Question 2: What are the soldering tools you use.Answer:  Ordinary hobby tools for the most part.  The soldering pencil is a 40w medium tip Weller type with base.

Then there is a soldering station that was purchased from Radio Shack with a small pencil tip, for the very small parts.
The key to a good solder joint is heat management, and flux.  When you are soldering large items, you should have a larger tip. Flux also assists in distributing heat as well as removing oxidation from the solder pads.  

The desoldering iron is a simple Radio Shack that cost about $12. Though it should be cleaned often, unplugged when not used. (the tips don't last long)

A scope would be nice (any donations?)  just kidding.

Other Tools do include a combination Hot Air and Soldering station (collecting dust) I just use it when I get into tight situations or the need for speed or controlled heat arises.

Monday, May 9, 2011

DV9000- Turns on- Shuts off

Symptom 1:  Unit runs for a while then turns off
Symptom 2:  Unit turns on, turns off immediately

This unit arrives after another tech had attempted repairs.  Numerous screws missing from base and incorrect screws used in reassembly.  Complete tear-down and disassembly.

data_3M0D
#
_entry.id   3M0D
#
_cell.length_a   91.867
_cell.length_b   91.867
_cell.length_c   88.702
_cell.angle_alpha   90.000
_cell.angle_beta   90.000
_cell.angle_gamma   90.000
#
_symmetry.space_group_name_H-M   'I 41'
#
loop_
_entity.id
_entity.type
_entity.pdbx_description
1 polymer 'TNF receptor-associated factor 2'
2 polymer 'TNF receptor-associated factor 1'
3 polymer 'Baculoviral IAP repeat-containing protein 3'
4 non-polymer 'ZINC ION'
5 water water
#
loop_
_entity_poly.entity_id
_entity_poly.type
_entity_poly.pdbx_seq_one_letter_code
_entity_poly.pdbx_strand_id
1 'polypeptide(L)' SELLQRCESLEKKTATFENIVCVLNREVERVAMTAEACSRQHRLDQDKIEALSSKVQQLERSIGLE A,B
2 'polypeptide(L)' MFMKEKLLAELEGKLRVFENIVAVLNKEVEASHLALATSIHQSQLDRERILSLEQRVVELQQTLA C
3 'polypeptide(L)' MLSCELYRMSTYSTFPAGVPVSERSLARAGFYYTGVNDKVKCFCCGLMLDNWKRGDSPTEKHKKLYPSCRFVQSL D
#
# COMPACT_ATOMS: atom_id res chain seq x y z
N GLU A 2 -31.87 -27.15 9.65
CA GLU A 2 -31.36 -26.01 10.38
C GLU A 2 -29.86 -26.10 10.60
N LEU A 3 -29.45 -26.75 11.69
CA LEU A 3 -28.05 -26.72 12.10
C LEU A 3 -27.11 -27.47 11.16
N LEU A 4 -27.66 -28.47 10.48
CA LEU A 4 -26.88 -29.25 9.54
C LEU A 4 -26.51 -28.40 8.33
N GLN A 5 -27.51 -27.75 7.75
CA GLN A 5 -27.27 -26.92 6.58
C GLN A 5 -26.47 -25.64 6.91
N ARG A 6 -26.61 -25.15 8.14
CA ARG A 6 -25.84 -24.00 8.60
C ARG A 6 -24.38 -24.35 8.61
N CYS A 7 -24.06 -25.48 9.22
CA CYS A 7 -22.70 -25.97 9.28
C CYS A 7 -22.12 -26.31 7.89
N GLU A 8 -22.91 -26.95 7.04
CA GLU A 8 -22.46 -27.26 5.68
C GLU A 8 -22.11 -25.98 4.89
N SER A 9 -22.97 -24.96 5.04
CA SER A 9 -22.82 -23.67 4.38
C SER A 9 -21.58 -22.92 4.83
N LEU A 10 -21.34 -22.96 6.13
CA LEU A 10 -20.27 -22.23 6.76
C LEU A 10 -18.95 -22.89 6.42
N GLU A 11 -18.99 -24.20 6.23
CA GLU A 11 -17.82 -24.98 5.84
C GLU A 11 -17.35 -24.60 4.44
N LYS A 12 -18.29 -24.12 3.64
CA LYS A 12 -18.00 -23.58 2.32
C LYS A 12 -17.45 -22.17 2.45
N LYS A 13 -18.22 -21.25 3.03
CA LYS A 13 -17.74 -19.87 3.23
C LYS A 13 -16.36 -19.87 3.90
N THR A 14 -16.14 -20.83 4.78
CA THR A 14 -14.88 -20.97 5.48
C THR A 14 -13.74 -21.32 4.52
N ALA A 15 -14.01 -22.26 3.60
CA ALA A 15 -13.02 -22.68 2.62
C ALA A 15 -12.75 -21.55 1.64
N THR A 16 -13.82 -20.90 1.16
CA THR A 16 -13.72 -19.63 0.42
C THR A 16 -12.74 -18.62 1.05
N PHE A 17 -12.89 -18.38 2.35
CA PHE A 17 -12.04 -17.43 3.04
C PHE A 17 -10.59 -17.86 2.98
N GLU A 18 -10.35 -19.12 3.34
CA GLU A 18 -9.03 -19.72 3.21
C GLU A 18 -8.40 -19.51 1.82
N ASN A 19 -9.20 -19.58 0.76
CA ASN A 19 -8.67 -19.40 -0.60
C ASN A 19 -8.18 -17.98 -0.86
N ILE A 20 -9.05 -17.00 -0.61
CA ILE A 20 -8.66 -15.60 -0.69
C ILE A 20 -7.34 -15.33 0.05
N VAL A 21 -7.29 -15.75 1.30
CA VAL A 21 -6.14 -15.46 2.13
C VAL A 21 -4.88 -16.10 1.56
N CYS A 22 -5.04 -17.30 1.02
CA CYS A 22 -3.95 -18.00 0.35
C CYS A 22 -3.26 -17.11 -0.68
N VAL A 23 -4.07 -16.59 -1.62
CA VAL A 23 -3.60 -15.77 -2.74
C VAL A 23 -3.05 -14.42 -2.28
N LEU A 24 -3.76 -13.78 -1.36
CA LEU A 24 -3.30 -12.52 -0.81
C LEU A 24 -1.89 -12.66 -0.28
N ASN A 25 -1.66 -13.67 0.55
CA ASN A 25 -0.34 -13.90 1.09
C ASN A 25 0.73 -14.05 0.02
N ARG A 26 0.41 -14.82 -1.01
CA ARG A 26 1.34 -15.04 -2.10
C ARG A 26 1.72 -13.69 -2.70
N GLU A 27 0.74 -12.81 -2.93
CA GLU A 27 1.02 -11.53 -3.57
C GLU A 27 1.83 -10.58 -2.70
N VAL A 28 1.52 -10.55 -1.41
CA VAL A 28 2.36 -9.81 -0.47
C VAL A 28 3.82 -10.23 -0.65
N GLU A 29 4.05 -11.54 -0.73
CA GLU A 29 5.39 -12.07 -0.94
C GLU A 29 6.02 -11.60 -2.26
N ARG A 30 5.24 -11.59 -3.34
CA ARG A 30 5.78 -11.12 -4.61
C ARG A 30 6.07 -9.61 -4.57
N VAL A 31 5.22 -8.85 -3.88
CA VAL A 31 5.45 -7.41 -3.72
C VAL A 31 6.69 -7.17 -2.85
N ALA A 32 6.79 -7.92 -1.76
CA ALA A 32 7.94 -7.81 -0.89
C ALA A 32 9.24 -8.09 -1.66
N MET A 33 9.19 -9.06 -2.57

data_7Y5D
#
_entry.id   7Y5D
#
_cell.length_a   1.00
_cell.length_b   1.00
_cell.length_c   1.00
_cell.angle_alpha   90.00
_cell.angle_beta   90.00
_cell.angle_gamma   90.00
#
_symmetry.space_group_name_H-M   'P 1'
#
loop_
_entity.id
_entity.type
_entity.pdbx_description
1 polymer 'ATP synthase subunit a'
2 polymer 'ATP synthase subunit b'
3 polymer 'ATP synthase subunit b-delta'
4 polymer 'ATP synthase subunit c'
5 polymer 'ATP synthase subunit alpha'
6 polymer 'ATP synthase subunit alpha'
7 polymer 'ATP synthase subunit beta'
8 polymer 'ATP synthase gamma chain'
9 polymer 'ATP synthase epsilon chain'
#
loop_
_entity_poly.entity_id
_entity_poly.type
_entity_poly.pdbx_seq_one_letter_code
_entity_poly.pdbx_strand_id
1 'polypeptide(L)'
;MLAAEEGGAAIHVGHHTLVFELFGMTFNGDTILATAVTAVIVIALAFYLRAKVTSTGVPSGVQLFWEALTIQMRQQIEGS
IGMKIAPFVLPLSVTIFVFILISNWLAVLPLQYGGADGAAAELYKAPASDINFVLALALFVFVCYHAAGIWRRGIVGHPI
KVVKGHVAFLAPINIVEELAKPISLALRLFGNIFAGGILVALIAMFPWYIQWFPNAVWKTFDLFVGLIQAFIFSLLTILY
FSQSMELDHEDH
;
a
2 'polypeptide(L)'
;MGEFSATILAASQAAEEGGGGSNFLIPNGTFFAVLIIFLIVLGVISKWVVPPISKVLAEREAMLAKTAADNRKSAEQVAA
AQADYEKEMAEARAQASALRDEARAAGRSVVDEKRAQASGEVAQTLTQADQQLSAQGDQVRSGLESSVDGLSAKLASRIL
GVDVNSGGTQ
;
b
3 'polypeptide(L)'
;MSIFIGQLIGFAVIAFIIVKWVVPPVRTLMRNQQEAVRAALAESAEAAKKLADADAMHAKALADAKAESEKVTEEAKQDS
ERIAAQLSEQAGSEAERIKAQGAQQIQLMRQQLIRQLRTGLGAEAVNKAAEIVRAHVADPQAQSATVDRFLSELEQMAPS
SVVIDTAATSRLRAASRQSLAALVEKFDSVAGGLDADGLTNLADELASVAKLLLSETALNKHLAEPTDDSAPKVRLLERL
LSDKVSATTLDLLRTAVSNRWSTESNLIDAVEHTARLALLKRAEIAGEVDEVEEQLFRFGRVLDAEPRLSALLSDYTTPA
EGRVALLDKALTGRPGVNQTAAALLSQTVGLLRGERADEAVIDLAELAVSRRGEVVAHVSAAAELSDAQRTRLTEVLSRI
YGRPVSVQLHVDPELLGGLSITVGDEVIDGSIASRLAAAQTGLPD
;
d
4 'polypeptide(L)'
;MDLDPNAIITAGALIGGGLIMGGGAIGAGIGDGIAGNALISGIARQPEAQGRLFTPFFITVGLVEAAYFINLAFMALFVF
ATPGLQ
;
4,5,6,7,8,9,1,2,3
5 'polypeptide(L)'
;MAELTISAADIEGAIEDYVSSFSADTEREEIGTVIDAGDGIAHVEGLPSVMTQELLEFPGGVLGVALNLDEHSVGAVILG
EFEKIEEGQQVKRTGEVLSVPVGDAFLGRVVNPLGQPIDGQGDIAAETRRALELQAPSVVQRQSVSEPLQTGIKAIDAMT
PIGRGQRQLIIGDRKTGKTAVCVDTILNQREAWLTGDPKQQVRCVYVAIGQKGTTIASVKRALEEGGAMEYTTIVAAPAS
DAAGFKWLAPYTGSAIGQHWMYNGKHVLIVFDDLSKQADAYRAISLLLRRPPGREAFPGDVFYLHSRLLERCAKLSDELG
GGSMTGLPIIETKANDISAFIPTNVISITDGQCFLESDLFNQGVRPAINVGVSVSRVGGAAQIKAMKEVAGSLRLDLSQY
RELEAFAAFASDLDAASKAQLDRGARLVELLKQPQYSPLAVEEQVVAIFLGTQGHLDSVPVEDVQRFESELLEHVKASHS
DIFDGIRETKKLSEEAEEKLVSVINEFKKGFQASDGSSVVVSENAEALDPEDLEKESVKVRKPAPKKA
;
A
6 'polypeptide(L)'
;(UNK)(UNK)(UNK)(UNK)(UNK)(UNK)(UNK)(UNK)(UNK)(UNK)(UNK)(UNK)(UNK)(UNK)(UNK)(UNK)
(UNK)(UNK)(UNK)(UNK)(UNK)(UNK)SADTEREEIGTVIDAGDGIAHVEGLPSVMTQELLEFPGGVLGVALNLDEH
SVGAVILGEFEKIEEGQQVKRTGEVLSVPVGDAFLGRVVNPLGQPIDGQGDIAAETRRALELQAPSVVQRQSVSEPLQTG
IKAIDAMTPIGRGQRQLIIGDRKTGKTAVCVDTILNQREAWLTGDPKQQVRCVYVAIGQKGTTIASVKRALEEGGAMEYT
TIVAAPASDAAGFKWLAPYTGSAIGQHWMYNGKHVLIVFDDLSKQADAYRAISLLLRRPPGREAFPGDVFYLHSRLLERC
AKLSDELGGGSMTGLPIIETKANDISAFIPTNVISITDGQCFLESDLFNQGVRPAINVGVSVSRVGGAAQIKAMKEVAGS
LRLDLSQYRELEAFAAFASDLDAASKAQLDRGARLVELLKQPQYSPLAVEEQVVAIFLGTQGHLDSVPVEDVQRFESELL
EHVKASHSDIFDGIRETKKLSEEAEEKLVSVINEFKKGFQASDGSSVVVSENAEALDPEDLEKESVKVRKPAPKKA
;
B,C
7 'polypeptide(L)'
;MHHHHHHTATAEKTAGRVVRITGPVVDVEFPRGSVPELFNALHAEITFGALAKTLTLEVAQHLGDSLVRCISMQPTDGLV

After powering the unit up, I noticed that the heat sink copper was discolored [darkened] which is a sign of high heat.  Upon close inspection I noticed a kink in the heatshrink material covering the wires for the fan wires, so I strip back a portion of the insulation and the red wire was broken, and the black wire was only 2 strands. Yellow and White wires were OK.  Rather than replacing the fan (which is in short supply, and costly) I repaired the broken wires with solder and insulating them so that they would not short each other or the frame of the HS fan, which is negative ground.

Screw also missing on the exterior frame that holds the heatsink downward onto the base, this screw is important because it also keeps the heatsink pressed against the GPU allowing for the heat to be pulled away from the chip to be vented out from the unit.  This unit was also upgraded to the modified custom copper shim to further assist in heat reduction.

Reason of varying symptoms:
This model may not require the fan to reply back to P.O.S.T. -so it would run, until it got too hot to continue. The ground (fans black wire) did not complete the circuit for the 'non-working' temp sensor to report that it was overheating.  The CPU core thermal sensor eventually reported overheating before the fan could, or CPU thermal sensor would shut it down to protect the CPU. Then when the unit was immediately turn back on (while still over temp) it would shut off, since no correction was made, the info was reported to CMOS and would shut off.